I make this soup on regular basis in the winter season, when it gets cold and dark. It’s the perfect comfort food. Lively colors of chopped vegetables (purple and orange) elevate my spirits instantly. Even my 2 year old son, who is normally very fussy with soups, eats this one with a great satisfaction. It is so easy to prepare and also inexpensive that it is almost too nice to be true. No need for a stock is another big advantage of this recipe. When I cook soups which require stock and I don’t have any, I feel pretty bad using some instant thing (even though I use a good one).
But let’s start from the beginning: I was literally digging out some carrots with my bare hands, just a few weeks ago, when I was visiting some friends in Dyssekilde - en ecovillage in North Sjaelland. It is a lovely little oases inhabited by around 200 people who share their passion for healthy lifestyle, ecology and close to nature living in general. Place itself is really hip with its colorful folks and cool eco-architecture.
Anyway, so there I was, in the open field, in the end of November, pulling carrots from the cold soil, in a freezing and windy afternoon. This down to earth gardening experience inspired me to include carrots little bit more in my cooking this season.
Yes! The carrot season is also now! Not only in the spring, when supermarkets starts to sell appealing long and skinny new carrots with their green tops on. The truth is that locally grown carrots are in season from spring to late fall, when they are the freshest and most flavorful.
We don’t think about it a lot, as they are available throughout the year in every supermarket. It is just a carrot after all, not a sophisticated and pricey early asparagus, not even a modest pumpkin which everybody is so devoted to every autumn. Unpretentious carrot is a veg left alone with no special enthusiasm or celebration.
Here, in the recipe below, is my gratitude: the quintessence of the carrot brought to you in a form of an old good carrot soup, with a modern spicy twist. Honestly, this soup, you are about to cook, tastes heavenly. It gives you much more oral pleasure than you expect from this vegetable ;)
800 g carrots
1 medium red onion
2 tbsp ground coriander
15 green cardamom pods
handful of pine nuts
4 tbsp olive oil
cilantro leaves, washed, stems removed
salt and freshly ground pepper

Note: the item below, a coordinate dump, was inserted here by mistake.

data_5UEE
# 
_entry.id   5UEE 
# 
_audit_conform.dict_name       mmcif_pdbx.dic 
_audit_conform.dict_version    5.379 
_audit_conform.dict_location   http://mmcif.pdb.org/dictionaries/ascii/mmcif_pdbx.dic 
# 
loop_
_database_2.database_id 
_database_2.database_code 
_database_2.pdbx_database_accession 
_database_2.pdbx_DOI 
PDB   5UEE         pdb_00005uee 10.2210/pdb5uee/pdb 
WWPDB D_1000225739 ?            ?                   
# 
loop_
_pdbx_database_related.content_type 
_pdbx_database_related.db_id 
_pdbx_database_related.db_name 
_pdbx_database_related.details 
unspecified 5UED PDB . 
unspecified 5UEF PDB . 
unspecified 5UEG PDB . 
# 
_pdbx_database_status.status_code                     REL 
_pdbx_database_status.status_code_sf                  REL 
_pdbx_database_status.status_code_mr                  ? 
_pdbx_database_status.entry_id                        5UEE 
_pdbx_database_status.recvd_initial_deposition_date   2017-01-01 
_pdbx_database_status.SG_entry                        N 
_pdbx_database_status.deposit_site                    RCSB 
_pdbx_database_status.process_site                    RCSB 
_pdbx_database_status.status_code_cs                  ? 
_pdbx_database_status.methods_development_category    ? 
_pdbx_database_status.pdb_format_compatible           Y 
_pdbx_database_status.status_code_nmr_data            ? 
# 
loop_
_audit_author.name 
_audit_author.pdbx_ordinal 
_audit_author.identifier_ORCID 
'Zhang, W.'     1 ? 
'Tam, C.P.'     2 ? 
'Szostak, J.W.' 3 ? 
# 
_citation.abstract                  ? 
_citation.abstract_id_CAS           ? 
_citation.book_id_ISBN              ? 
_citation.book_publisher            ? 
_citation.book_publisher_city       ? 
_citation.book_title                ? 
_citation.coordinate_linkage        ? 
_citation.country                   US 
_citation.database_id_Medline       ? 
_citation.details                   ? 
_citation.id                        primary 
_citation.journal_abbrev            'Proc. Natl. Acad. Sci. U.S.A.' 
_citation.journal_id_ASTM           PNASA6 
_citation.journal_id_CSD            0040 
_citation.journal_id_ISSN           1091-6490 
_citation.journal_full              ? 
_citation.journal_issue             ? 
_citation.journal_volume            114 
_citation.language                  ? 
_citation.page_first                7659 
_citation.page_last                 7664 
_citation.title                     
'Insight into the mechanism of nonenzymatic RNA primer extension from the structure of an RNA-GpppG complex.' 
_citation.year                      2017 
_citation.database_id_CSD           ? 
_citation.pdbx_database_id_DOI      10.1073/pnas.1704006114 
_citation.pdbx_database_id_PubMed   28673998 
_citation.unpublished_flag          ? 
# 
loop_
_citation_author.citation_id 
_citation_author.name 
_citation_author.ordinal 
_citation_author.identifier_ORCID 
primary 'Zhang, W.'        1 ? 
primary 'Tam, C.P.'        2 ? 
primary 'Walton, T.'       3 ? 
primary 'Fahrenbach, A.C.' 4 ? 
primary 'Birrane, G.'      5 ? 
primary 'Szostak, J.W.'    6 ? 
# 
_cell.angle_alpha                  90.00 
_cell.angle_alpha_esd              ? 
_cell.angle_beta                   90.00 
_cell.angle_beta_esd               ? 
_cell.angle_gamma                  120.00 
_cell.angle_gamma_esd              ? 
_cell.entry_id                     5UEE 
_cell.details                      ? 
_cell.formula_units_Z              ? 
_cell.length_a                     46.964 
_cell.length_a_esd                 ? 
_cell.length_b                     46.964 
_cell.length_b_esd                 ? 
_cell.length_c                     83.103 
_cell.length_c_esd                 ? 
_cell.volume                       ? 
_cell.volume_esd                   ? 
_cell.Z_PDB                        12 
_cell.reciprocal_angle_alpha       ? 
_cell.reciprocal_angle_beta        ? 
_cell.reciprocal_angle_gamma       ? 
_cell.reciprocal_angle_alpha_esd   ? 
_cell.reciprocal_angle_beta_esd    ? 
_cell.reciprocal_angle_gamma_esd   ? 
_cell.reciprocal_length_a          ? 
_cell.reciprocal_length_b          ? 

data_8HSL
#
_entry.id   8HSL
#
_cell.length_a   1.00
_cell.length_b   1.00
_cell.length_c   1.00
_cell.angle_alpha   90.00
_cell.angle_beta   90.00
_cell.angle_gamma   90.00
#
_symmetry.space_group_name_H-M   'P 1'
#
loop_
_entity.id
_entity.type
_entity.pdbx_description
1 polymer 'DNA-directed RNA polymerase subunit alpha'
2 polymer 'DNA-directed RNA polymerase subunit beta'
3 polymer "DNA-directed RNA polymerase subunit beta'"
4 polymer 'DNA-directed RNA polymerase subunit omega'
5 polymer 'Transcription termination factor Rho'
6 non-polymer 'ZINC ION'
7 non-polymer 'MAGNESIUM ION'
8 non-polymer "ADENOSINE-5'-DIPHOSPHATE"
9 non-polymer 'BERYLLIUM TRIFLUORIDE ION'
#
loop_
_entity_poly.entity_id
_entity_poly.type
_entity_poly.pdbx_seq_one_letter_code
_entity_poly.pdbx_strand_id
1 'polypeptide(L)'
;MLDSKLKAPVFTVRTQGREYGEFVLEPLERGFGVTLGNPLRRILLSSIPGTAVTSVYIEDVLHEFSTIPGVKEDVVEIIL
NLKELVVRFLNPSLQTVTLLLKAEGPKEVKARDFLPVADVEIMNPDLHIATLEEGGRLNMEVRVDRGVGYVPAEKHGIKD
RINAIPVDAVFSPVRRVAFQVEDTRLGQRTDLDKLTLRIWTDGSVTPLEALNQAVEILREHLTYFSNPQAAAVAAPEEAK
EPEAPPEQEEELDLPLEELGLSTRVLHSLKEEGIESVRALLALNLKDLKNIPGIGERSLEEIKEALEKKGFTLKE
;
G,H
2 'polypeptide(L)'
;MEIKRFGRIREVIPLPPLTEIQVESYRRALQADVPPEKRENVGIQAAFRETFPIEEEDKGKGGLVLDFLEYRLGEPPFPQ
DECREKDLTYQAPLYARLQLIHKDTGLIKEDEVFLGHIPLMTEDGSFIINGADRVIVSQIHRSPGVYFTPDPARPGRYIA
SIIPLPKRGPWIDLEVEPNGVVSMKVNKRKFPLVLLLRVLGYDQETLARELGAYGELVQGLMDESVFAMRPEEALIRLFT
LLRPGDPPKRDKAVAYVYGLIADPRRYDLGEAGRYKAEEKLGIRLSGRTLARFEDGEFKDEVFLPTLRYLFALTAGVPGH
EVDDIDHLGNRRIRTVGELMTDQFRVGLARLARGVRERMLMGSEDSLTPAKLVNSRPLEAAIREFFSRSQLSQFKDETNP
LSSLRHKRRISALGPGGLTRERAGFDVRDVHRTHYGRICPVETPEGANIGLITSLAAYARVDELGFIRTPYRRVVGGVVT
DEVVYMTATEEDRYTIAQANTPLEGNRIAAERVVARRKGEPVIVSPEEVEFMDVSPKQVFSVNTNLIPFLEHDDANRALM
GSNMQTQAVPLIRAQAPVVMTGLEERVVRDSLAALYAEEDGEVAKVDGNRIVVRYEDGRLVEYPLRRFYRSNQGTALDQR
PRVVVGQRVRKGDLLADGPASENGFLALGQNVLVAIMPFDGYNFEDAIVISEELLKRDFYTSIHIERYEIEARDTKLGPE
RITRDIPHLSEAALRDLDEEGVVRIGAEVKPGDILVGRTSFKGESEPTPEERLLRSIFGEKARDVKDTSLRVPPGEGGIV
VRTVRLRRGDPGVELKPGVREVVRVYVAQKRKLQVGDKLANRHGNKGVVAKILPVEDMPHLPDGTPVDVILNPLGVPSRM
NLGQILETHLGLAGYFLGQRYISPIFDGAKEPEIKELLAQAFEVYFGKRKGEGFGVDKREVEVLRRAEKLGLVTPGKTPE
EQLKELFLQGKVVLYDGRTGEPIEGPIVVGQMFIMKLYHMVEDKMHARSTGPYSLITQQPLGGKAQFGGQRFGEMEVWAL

1. Wash and peel the carrots, slice roughly (1 cm thick slices will do). Chop the onion.
2. Remove the seeds from cardamom pods, grind them in mortar. Avoid using commercially ground cardamom, because once the seeds are ground they quickly lose their aroma; by all means - do the job yourself!
3. Heat the olive oil and cook the chopped onion on medium heat for about 2-3 minutes.
4. Add the ground coriander and cardamom. Let cook on medium heat for 2-3 minutes so the spices develop.
5. Add the sliced carrots. Cook for 3-4 minutes. In a meantime bring full kettle of water to boil. Pour the hot water over the carrots, so it barely covers them. Season with salt and pepper, cover and simmer until the carrots are tender (about 30-40 min).
6. When the soup cools down a bit mix your soup finely with a handheld blender. If the soup is too thick according to your taste just add more hot water. I like my carrot soup creamy and thick. Check the seasoning.
7. Toast the pine nuts on the dry frying pan until they are golden.
8. Decorate with lots of cilantro and freshly toasted pine nuts. Enjoy.
The truth about β-carotene
Almost everybody knows that carrot gets its characteristic bright orange color from β-carotene, which humans can metabolize into vitamin A. That is excellent news. We all know that vitamins are good for health, especially the ones that come directly from fruits and vegetables. Not everybody knows however, that if you eat a raw carrot only 3% of the β-carotene is released to our bodies during digestion. On the contrary, if you cook and pulp carrots with some oil, this number increases up to 39%!
If you like carrots try my carrot cake recipe.